Viewpoint: Vaccine guidelines 'unfairly deprive' pregnant women of Ebola protection

While global health officials are turning to an experimental Ebola vaccine to control the ongoing outbreak in the Democratic Republic of Congo, their decision to not immunize pregnant and/or lactating women "unfairly deprives them of the protection they deserve against this deadly disease," according to an op-ed published in STAT.

Here are the op-ed's authors:

  • Ruth Faden, PhD, founder of the Baltimore-based Johns Hopkins Berman Institute of Bioethics
  • Ruth Karron, MD, director of the Johns Hopkins Vaccine Initiative and the Center for Immunization Research at Baltimore-based Johns Hopkins Bloomberg School of Public Health 
  • Carleigh Krubiner, PhD, a researcher at the Johns Hopkins Berman Institute of Bioethics

Here are five things to know:

1. The Zaire strain of the Ebola virus, linked to 11,000 deaths in West Africa between 2013-16, has killed 60 percent of those infected in the initial Congo outbreak that started May 8.

2. Merck's experimental vaccine, called rVSV-ZEBOV, proves effective against the current Ebola strain. However, despite the WHO and Congo's successful vaccination strategy, one treatment population is left out: pregnant and lactating women. "From a public health perspective and an ethical perspective, the decision to exclude pregnant and lactating women is utterly indefensible," the authors wrote.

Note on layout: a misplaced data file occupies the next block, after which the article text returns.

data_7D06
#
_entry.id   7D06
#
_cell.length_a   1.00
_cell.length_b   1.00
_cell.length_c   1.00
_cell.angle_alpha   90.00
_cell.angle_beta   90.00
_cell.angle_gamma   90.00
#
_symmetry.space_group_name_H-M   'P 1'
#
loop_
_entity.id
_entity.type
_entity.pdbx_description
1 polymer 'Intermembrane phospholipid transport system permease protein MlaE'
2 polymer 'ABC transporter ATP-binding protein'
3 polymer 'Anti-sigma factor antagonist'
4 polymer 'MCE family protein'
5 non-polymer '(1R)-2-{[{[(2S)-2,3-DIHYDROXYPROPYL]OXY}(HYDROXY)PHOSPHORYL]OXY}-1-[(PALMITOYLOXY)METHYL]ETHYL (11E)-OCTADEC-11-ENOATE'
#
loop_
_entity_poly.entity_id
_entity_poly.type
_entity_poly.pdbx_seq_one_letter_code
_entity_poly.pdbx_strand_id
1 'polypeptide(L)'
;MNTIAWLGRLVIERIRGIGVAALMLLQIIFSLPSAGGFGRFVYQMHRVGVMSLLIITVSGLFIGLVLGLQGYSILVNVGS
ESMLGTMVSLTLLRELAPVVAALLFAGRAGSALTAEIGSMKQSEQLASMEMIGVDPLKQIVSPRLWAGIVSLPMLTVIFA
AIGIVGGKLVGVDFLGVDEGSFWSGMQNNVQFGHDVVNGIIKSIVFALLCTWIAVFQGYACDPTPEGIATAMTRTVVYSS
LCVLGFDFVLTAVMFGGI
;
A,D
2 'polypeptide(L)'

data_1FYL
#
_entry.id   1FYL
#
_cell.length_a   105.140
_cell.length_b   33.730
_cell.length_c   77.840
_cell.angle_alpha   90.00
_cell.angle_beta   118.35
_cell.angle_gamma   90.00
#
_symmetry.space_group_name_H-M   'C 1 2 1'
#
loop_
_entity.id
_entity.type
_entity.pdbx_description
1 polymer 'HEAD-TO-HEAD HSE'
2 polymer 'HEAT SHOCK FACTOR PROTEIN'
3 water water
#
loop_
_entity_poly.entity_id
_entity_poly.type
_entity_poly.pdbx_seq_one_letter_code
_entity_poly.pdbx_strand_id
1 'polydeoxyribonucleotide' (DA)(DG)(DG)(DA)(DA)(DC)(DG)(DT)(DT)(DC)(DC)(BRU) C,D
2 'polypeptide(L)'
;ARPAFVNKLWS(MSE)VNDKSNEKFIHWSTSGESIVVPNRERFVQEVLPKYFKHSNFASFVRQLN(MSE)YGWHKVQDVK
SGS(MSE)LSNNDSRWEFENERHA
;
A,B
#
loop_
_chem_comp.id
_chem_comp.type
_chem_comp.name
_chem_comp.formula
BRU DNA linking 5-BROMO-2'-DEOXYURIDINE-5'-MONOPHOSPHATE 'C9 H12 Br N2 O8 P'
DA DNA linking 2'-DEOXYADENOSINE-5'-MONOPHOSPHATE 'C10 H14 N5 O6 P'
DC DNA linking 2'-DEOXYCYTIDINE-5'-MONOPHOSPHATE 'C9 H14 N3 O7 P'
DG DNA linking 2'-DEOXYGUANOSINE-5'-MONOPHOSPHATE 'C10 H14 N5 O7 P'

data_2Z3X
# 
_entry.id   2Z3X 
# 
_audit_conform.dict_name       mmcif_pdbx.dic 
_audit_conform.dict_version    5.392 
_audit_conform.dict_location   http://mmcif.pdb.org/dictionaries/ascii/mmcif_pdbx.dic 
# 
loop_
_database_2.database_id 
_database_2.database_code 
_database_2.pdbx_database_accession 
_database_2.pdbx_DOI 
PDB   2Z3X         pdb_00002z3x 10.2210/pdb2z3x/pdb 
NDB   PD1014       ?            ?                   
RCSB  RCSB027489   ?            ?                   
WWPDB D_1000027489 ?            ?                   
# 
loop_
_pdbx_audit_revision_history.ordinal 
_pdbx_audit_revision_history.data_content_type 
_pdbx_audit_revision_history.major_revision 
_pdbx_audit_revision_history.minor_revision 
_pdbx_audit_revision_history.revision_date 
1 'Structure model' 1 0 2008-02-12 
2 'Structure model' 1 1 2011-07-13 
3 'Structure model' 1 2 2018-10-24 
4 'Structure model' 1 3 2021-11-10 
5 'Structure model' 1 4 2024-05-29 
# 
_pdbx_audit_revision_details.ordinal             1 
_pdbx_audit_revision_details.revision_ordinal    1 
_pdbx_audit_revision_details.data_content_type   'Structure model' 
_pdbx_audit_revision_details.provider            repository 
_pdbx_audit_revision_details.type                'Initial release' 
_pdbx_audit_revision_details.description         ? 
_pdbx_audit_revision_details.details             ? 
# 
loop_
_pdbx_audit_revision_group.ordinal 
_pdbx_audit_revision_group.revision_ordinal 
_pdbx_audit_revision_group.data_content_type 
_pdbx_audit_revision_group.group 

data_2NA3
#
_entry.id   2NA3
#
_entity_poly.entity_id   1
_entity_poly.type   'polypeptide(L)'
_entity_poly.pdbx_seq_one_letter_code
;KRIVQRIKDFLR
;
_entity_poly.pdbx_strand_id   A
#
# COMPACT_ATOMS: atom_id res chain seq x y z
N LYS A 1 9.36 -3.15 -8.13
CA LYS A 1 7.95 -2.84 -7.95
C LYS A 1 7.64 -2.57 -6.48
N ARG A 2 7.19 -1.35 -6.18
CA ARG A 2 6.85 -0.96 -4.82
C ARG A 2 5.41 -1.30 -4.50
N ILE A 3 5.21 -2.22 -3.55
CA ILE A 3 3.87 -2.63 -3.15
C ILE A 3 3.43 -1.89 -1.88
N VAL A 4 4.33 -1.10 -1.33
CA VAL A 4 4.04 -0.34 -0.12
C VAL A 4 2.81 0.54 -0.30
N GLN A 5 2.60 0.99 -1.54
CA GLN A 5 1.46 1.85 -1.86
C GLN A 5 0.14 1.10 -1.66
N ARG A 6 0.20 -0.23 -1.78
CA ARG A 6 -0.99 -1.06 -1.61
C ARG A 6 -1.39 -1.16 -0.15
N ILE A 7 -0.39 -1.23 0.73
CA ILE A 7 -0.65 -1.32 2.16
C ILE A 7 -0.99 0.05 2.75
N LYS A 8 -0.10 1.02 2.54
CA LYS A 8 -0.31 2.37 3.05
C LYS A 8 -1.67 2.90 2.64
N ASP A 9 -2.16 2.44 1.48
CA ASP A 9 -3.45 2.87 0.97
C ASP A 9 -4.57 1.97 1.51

3. The authors acknowledged the limited amount of evidence available to support the vaccine's safety in pregnant women, but said, "what we don't know is dwarfed by what we do know," according to the op-ed. Almost 100 percent of pregnancies among Ebola-infected women end in a miscarriage or neonatal death, according to Birth Defects Research. Women are also more likely to care for sick relatives and, therefore, have a higher likelihood of being infected, the authors said.

4. They cited a previous clinical trial of rVSV-ZEBOV in which 20 pregnant women unintentionally received the vaccine and exhibited no evidence of harm. "[D]uring a high-incidence Ebola outbreak, the catastrophic maternal and fetal mortality rates change the calculus, with the potential benefits of offering the vaccine to pregnant contacts clearly outweighing the potential harms," the authors wrote.

5. Even though rVSV-ZEBOV is a live vaccine, which are not administered to pregnant women, WHO guidelines make an exception for pregnant women at high-risk of contracting yellow fever. The authors argued the same logic should apply to pregnant women at risk of contracting Ebola.

"The DRC ministry of health and the WHO must recognize that women who are pregnant or lactating and who are contacts of Ebola patients must be given equal treatment," the authors concluded. "They are as entitled as any other contacts to the lifesaving benefits of the rVSV-ZEBOV vaccine."

More artilces on clinical leadership and infection control: 

HPV vaccinations up, but so are HPV-related cancer cases, CDC finds

31 companies to share $1.6B CMS contract to develop clinical quality measures

How University of Utah Health cut sepsis costs by 10%

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